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Jackson Citizen Patriot: Health-Care Reform Proves Damaging to Seniors As It Approaches Two-Year Anniversary

January 25, 2013
Opinion Editorial

Friday marks the second anniversary of President Obama's health-care bill being signed into law. At the time the president claimed, "When I sign this bill, all of the overheated rhetoric over reform will finally confront the reality of reform." He was unfortunately correct. The reality of the law has been painful.

The past two years have illustrated how many people will be hurt by the law, not helped. Many of my constituents remain angry they will be forced to purchase health insurance or pay a fine, while businesses have expressed fears they will not be able to sustain the extra costs associated with the law and its mandates, further crippling our nation's economy. But even amongst all these concerns, it may be our seniors who are the real victims under the president's health-care law.

According to the economists at the Centers for Medicare and Medicaid Services, unless changes are made, Medicare will face insolvency in 10 years. Yet instead of strengthening the program which millions of seniors and disabled Americans rely on, Obama's law will speed up its demise by cutting $500 billion that would have been spent on Medicare to finance new entitlement programs.

The president's hand-picked 15-member Independent Payment Advisory Board is even more troubling. Its purpose is to control future Medicare spending so that if Medicare grows beyond what is sustainable, the board has the power to recommend cuts. Right now, efforts to repeal the power of this group of unelected and unaccountable bureaucrats are under way and receiving strong bipartisan support.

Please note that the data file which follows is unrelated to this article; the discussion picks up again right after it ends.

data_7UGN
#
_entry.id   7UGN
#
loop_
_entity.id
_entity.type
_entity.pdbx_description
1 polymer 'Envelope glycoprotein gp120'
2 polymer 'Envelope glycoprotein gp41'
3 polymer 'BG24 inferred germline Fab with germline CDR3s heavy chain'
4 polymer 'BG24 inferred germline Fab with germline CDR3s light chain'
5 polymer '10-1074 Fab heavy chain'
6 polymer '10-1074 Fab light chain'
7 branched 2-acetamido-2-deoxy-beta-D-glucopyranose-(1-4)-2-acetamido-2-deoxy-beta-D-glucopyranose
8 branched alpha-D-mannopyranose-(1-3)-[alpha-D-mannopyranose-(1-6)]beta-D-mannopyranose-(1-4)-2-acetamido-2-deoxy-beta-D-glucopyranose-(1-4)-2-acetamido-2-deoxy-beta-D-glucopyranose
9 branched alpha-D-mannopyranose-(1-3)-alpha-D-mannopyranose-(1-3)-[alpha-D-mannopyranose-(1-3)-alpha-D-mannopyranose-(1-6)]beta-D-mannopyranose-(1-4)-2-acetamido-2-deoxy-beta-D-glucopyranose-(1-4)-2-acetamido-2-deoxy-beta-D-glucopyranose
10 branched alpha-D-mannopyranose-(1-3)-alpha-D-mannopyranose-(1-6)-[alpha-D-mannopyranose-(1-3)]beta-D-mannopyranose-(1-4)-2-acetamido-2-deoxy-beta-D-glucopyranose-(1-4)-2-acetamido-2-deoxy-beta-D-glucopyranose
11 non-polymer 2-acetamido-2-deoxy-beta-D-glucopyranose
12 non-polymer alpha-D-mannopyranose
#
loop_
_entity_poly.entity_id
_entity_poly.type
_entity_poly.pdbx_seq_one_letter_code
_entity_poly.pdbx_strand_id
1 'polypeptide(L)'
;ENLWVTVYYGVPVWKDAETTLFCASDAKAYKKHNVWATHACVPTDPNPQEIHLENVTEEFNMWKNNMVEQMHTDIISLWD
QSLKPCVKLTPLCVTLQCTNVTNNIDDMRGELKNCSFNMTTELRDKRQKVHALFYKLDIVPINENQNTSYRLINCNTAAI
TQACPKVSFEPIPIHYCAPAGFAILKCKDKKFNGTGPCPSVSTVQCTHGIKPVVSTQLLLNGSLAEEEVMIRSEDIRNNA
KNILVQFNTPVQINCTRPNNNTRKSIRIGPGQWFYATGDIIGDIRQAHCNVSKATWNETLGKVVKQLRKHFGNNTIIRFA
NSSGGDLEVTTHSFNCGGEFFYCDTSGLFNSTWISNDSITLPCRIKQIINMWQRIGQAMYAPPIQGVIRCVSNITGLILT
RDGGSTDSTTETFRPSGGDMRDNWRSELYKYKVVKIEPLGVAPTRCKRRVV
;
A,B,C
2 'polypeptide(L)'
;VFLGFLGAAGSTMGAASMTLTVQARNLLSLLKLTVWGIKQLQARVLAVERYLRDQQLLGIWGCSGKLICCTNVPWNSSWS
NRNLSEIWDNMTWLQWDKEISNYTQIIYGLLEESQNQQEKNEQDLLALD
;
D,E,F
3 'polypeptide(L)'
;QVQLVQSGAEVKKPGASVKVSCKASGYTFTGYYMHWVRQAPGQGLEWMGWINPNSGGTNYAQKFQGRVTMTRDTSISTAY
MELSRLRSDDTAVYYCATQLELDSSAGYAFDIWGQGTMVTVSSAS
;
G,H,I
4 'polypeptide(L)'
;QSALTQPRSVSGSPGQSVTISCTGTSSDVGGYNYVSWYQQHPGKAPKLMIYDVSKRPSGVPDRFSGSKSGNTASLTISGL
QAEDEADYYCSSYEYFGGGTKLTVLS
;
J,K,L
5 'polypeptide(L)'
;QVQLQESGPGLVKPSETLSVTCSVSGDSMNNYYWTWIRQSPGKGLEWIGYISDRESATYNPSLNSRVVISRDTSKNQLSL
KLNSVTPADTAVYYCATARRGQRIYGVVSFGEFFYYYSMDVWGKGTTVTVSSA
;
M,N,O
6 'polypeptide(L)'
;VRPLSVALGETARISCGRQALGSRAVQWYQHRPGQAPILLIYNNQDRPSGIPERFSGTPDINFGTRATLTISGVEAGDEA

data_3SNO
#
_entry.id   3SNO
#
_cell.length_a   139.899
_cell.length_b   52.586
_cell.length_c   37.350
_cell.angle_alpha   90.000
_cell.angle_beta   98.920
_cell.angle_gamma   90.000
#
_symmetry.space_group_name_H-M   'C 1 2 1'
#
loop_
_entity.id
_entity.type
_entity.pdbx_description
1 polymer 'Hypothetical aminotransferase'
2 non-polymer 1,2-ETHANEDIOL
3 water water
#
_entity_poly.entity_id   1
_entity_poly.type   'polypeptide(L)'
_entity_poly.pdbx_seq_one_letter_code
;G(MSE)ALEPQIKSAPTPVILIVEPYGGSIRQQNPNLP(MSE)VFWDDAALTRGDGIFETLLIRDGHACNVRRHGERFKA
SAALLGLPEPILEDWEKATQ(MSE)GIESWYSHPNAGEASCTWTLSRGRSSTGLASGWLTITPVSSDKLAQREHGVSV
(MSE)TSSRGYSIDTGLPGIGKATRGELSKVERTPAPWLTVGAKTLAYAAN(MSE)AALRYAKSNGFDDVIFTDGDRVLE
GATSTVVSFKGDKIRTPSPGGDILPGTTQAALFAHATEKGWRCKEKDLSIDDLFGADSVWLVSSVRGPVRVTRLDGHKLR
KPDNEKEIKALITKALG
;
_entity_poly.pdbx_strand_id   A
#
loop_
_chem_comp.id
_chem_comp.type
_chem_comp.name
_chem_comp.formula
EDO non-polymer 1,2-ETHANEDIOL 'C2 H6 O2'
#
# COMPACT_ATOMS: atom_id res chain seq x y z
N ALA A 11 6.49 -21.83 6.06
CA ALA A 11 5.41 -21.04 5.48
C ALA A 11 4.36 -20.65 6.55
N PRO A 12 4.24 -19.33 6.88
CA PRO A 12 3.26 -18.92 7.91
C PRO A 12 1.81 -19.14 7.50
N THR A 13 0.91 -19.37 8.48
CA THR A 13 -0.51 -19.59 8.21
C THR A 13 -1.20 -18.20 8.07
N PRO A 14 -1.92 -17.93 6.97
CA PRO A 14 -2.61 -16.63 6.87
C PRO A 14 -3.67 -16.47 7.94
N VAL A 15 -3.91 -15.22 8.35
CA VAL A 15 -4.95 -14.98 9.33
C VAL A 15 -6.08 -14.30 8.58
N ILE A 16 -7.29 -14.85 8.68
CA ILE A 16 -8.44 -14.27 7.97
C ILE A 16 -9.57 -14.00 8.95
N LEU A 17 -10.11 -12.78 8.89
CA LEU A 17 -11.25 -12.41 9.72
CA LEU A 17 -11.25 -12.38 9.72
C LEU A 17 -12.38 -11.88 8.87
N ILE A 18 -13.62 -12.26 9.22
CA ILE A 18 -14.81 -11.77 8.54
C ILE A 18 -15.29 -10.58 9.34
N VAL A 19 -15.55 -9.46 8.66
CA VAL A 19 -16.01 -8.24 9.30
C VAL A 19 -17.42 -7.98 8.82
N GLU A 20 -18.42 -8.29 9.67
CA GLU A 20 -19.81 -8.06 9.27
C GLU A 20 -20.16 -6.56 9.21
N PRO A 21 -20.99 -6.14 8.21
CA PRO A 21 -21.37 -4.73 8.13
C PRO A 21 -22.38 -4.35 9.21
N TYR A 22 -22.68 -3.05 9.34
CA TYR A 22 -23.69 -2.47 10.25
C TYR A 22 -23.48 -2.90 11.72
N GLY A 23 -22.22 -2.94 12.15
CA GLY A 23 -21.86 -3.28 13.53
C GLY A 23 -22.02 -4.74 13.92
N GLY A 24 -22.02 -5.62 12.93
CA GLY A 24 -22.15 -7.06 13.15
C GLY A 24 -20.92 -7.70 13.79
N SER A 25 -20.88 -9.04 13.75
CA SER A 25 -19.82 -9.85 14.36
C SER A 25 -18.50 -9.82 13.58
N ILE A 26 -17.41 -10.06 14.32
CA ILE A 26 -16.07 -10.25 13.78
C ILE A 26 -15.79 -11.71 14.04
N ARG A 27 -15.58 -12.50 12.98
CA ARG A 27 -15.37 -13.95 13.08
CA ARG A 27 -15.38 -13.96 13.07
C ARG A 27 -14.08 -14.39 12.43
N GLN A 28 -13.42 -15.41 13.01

Access to quality care for seniors is a top priority. According to the American Medical Association, one in three primary care doctors already limit the number of new Medicare patients they take on due to cost. Once the law is fully enacted, CMS estimates that about 15 percent of Medicare Part A providers will become unprofitable and drop out entirely, leaving seniors with fewer options.

On top of rationing seniors' benefits, the government wants to charge them more to do it. The president's law has already raised Part D premiums, which provide prescription drug coverage, by 4 percent for 17 million seniors so that 400,000 low-income senior beneficiaries will have their coverage paid in full. By 2019, the premium will be raised to 9 percent, according to projections from the Congressional Budget Office.

It should come as no surprise then that almost 60 percent of our country's seniors have an unfavorable view of the law. It's clear that the law will negatively affect our nation's older population, but it doesn't stop there. When signed into law, the Congressional Budget Office projected it would cost $940 billion. Now according to a new recent CBO projection the health care law will cost $1.76 trillion. We can only wonder what such projections mean for the future of Medicare and our grandchildren.

Bottom line: The president's health care law makes it harder for seniors to get the medical care they need while simultaneously dumping an unsustainable debt on future generations. Both seniors and their grandchildren have a right to be concerned over this failed program. That's why I remain committed to repealing the burdensome, costly and cumbersome law while championing common-sense and patient-centered health care reforms in its place.

I believe health-care decisions should be made by patients, families and their doctors, not by bureaucrats in Washington who are burdening seniors and future generations with less choice, fewer services and more debt.

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